On scheduling, for parents.

You’ve always rather resented the whole ‘women are better at multitasking’ thing because you are not. Your ability to tune out the world while you focus on one thing at a time is infinite. Your ability to type this journal in English, feed the baby, watch the news, do the washing up, get breakfast for the toddler, prepare for an OFSTED inspection at work and load the washing machine while simultaneously chatting in Russian to your MiL, taking the toddler upstairs for a poo, perusing the instructions to eliminate a particular type of punctuation from some Internet code, rescuing a climbing baby from the hi-fi separates, (or, possibly, rescuing the hi-fi separates from a climbing baby), reminding the toddler 26 times to put his pants back on, composing comprehension questions in your head and reading a book called ‘Sumita’s Pink Bicycle for the 3 millionth time is…

[Brief pause while you wash yoghurt off the back of the baby’s head.]

[Another brief pause while you disinfect the high chair, sweep the floor, and take the rubbish out.]

[“If you eat that all yourself, I’ll read you a book.”]

[“Yes, sweets, that really is an excellent seagull impression.”]

[Another brief pause while you muse on the fact that, having been forced to move to Salford, BBC Breakfast is gamely trying to make Manchester the centre of the universe. Although, to be fair, the fact it isn’t raining there is news.]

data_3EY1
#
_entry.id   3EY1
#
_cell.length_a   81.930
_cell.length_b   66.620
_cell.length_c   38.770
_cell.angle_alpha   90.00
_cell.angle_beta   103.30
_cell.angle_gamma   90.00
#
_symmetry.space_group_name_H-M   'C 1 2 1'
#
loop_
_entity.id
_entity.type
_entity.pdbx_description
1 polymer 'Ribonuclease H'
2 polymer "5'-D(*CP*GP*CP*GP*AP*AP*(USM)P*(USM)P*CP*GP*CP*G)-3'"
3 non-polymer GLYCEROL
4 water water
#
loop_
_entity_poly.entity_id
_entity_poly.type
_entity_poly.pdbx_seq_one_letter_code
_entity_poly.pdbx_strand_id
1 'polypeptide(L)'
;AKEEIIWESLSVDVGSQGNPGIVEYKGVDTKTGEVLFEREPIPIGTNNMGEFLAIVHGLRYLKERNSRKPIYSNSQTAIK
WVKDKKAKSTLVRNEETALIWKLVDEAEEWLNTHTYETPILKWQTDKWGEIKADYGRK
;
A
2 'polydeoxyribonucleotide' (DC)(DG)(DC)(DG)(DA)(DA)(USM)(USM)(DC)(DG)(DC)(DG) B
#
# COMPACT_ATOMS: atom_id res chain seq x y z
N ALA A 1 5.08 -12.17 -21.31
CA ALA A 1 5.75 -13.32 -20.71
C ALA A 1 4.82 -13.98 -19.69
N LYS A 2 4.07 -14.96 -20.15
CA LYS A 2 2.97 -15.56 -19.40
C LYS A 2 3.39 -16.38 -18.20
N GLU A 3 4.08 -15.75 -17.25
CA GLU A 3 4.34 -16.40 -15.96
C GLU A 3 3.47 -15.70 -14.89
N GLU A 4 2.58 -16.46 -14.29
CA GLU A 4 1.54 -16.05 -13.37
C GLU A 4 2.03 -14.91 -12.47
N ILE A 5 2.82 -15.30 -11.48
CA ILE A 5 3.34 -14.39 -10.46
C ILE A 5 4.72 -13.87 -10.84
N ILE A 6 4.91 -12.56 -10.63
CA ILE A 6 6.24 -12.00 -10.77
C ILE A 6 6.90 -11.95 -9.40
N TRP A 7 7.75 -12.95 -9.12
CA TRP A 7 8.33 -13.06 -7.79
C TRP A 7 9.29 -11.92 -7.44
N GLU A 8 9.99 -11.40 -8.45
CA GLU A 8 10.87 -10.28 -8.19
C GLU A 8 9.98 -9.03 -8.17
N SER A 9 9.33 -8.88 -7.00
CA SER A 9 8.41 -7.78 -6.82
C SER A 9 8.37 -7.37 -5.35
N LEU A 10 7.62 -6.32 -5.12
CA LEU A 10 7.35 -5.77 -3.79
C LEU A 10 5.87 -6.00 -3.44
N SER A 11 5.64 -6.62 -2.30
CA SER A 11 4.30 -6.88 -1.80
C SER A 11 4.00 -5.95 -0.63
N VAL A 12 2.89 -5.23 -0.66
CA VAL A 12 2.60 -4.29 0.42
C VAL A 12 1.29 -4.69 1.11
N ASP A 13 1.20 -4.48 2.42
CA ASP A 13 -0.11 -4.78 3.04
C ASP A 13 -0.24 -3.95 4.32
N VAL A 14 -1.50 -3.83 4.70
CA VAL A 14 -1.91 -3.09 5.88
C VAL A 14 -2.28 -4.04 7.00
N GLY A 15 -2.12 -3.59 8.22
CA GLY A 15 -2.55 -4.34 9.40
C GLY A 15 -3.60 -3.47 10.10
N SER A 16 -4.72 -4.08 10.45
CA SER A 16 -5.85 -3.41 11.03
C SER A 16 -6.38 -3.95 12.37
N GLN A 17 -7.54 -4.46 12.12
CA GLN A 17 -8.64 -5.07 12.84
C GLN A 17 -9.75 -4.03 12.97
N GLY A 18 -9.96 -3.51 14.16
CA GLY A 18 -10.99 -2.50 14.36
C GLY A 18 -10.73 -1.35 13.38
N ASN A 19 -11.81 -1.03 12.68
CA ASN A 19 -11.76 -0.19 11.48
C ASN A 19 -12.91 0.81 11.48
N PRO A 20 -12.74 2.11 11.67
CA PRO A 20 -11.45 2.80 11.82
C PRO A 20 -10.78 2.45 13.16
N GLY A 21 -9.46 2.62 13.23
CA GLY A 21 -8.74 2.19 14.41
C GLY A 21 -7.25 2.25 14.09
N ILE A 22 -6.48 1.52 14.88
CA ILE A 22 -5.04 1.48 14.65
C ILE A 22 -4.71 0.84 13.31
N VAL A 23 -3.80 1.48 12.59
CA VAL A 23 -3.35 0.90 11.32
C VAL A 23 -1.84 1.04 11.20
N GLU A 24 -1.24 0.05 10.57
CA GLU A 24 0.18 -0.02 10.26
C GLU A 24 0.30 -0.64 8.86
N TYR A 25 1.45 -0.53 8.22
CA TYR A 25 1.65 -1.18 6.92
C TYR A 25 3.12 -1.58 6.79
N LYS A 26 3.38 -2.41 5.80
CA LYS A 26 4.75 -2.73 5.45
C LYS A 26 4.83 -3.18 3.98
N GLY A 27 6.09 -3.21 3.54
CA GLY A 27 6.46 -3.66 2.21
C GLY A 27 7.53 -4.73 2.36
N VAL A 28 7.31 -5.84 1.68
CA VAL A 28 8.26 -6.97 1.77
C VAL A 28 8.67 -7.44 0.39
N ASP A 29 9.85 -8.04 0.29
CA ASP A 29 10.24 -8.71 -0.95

[Less brief pause while you try to convince the baby that the computer is not a 22987v9c8g??????)(*&^%$£” toy.]

[Brief pause while you finish cleaning yoghurt off the floor.]

[My word, what a surprising number of towns conveniently situated for soundbites from the average punter in the Midlands there are.]

[Hang on, there’s still yoghurt on the baby.]

[…reading a book…]

[“Noooooo! Not the iPhone!”]

[“Put you pants back on!”]

[What are we going to have for dinner tonight? *Much discussion in Russian*]

OK, I’ll finish this later.

Two days later

Anyway…

[Noises off]

Rather more days later

Anyway, it’s not just the inability to finish anything you start that annoys you, although you did realise the other day that the reason you like taking the kids out on trips is at least in part because it is one of the few activities which has a beginning a middle and an end all on the same day.

It’s the inability to schedule that quietly drives you insane. You may prefer to finish one thing before moving on to the next, but modern life is rubbish and that wasn’t always possible even before kids. But at least you knew how long, roughly, stuff would take, and you could create satisfying little to do lists and timetables in your head and, generally, win them.

Children, however, are frustrating to diarise. Something that lasted 15 minutes yesterday may take 2 hours today. Or 2 minutes. And their interruptions are unpredictable and, usually, unignorable. It is quite hard to resist a small girl who wants you to play ‘let’s put the (soft) building blocks on my head’, or the pre-schooler who can make the question why last all morning and go twice round your understanding of physics.